problem." Kashmir could not de-
cide whether to go with India,
with Pakistan or become inde-
pendent. War filled the void un-
til, in 1949, the United Nations
achieved a truce of sorts and split
Kashmir with a 450-mile cease-
fire line straggling across the
country and into the mountains

'I

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EA lo

mAR

near the Chinese border. Though
the population was largely Mos-
lem, two-thirds of Kashmir fell
into Hindu India. Neither side
has been happy with the govern-
ment.
The latest fighting flared on an
August day when Srinagar was
full of tourists. Cowherds saio
there were guerrillas in the moun-
tains near Srinagar. Indian police
approached a band of innocent-
looking herdsmen who suddenly
whipped automatic weapons from
under their flowing robes and
opened fire. Three days later the
guerrillas had fought their way
into Srinagar, clashed with has-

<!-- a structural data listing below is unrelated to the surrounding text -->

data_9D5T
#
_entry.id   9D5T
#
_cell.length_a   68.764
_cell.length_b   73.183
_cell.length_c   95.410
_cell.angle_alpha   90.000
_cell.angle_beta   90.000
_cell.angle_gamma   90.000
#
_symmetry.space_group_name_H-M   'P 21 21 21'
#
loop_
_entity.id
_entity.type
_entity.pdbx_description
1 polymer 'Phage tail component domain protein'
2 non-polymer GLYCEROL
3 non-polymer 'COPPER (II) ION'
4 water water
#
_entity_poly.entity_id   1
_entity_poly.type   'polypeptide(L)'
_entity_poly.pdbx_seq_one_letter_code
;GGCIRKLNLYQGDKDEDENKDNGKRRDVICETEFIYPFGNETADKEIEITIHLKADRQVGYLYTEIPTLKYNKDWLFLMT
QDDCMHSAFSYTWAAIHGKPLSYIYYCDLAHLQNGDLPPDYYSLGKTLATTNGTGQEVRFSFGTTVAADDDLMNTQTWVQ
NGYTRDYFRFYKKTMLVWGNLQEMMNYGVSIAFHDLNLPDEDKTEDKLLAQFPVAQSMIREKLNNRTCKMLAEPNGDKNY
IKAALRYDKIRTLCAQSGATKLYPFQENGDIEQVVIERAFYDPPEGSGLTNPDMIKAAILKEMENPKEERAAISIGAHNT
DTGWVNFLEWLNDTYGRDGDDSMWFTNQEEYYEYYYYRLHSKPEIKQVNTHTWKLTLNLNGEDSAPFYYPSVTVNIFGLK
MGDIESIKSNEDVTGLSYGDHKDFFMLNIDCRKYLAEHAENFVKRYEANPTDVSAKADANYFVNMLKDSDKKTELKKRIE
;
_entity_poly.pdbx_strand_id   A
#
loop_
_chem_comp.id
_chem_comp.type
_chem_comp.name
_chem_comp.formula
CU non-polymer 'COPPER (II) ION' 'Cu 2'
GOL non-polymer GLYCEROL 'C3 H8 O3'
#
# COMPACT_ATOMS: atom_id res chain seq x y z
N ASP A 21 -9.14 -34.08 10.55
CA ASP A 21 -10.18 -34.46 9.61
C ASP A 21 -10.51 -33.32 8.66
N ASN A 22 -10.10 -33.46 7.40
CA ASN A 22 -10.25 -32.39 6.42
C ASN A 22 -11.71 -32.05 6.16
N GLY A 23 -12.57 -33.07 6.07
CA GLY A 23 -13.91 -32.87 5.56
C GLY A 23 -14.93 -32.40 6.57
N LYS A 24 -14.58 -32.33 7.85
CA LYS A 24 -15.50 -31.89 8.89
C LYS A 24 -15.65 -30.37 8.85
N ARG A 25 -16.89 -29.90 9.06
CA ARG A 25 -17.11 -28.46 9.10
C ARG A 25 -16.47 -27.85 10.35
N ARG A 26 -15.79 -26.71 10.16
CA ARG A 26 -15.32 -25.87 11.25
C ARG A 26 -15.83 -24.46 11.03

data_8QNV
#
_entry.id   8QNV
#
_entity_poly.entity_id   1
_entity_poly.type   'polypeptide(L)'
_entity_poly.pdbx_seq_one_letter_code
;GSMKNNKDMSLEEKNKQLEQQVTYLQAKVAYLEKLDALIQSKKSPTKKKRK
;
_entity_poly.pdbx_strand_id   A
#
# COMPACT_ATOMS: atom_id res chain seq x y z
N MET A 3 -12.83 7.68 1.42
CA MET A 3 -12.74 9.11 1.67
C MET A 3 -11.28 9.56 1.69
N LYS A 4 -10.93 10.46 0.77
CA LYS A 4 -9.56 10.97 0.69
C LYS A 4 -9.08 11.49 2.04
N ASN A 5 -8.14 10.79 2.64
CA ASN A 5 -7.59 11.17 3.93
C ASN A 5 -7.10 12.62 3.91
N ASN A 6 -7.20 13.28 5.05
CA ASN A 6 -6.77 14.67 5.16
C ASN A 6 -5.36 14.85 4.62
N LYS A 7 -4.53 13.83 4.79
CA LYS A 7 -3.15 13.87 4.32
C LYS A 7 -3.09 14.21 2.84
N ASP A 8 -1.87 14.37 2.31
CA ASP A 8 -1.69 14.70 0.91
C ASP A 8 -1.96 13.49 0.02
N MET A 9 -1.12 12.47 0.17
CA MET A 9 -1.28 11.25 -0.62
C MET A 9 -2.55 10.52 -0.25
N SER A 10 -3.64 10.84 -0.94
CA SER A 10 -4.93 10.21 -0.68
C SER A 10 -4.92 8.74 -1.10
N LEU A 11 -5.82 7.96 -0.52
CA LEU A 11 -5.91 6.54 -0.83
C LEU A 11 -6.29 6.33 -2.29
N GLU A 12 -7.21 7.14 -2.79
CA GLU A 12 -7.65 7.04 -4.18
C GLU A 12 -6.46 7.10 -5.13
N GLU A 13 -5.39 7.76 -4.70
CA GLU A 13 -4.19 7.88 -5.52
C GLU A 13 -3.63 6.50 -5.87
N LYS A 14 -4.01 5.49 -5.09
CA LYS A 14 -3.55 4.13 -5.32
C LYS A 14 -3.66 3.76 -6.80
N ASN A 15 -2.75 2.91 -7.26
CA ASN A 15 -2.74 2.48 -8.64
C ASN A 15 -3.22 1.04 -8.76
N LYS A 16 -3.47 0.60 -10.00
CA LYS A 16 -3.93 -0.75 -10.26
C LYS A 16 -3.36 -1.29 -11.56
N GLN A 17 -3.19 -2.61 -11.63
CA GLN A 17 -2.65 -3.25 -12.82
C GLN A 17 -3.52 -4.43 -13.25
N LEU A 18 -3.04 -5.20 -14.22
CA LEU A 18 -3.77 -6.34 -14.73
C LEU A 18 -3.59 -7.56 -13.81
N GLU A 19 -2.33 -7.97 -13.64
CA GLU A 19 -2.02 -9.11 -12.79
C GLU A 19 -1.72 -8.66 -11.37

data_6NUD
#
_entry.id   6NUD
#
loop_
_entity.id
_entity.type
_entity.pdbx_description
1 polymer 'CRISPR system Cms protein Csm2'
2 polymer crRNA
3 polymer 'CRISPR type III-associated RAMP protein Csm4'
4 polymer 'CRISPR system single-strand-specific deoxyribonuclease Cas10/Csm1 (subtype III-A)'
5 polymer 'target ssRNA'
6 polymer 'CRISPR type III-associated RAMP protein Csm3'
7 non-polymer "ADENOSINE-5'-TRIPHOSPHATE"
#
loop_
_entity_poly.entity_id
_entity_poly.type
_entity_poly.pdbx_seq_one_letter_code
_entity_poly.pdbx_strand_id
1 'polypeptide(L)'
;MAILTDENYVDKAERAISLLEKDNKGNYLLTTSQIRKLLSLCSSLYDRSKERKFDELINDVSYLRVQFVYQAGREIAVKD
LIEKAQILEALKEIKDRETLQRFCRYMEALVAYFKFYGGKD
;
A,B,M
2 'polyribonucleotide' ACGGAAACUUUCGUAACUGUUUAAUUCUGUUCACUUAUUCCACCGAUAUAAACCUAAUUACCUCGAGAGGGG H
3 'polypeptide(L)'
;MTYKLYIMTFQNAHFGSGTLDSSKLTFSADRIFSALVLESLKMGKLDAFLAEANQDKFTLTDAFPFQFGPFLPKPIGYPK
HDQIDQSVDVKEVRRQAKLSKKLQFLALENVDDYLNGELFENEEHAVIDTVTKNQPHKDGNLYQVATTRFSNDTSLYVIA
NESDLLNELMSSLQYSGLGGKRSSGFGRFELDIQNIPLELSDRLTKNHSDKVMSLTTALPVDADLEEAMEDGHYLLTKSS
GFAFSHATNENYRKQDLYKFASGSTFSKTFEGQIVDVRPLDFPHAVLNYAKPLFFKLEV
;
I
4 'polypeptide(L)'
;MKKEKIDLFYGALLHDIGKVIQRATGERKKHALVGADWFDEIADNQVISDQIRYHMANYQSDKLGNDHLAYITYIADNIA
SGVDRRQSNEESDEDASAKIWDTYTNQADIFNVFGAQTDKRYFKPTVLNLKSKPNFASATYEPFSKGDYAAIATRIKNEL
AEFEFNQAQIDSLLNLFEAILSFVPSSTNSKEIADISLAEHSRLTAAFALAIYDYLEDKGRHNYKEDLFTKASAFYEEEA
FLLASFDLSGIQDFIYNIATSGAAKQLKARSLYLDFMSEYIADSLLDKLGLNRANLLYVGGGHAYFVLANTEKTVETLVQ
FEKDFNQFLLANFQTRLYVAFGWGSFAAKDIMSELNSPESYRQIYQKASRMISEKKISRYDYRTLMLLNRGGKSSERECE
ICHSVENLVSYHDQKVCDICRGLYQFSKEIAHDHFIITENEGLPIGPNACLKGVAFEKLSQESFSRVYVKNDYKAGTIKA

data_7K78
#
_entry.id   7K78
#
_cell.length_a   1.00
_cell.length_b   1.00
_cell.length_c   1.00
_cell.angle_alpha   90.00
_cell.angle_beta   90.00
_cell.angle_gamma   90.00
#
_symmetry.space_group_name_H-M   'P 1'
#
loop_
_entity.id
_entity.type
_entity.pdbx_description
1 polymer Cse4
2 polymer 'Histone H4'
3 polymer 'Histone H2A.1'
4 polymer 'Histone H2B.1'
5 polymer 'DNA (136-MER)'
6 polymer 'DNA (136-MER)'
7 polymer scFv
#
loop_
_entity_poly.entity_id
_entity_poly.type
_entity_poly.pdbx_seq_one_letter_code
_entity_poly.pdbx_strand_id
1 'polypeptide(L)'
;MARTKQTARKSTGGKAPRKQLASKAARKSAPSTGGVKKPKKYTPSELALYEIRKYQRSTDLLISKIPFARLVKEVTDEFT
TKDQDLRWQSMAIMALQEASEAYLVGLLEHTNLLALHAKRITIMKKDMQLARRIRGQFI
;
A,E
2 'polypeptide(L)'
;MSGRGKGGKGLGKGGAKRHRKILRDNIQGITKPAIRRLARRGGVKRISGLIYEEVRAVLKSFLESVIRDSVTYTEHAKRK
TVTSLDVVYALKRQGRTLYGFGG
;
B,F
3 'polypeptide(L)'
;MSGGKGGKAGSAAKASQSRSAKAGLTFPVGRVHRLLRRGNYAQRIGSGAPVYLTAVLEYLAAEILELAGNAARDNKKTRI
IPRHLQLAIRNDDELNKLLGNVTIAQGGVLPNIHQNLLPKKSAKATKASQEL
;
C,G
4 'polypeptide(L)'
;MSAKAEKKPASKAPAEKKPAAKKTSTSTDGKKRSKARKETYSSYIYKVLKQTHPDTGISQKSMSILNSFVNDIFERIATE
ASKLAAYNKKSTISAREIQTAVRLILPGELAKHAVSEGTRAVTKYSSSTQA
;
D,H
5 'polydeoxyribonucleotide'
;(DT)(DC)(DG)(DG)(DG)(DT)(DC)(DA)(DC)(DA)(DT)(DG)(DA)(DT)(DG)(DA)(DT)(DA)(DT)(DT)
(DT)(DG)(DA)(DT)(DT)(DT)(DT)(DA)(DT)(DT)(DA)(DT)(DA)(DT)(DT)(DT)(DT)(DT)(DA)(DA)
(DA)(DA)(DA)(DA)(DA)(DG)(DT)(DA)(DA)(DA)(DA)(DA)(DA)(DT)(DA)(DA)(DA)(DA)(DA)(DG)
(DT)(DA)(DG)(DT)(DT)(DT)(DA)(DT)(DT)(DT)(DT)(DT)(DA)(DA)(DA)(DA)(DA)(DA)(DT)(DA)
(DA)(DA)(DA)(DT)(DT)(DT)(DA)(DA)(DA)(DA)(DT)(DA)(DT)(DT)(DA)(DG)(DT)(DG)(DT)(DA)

tily-reinforced Indian forces and
set fires that destroyed hundreds
of homes. A clandestine radio,
"The Voice of Kashmir," broad-
cast instructions of a "revolu-
tionary council." An uprising was
underway, and very nearly suc-
ceeded.
Recent Clash
In the course of crushing the
uprising, Indian forces crossed the
cease-fire line at three points in
the Kargil area and re-occupied
posts they had only recently given
up. Pakistan, while disavowing
any officialapart in the uprising,
complained that this violated the
truce of 1949. India replied that it
had to retake the outposts to pro-
tect its route of supply for Indian
forces guarding the border against
Red China.
Then-resumed a 20-year-old rou-
tine-talks at the United Nations,
Pakistan and India each present-
ing its side, each blaming the
other. And in Srinagar the mer-
chants mourned. "The tourists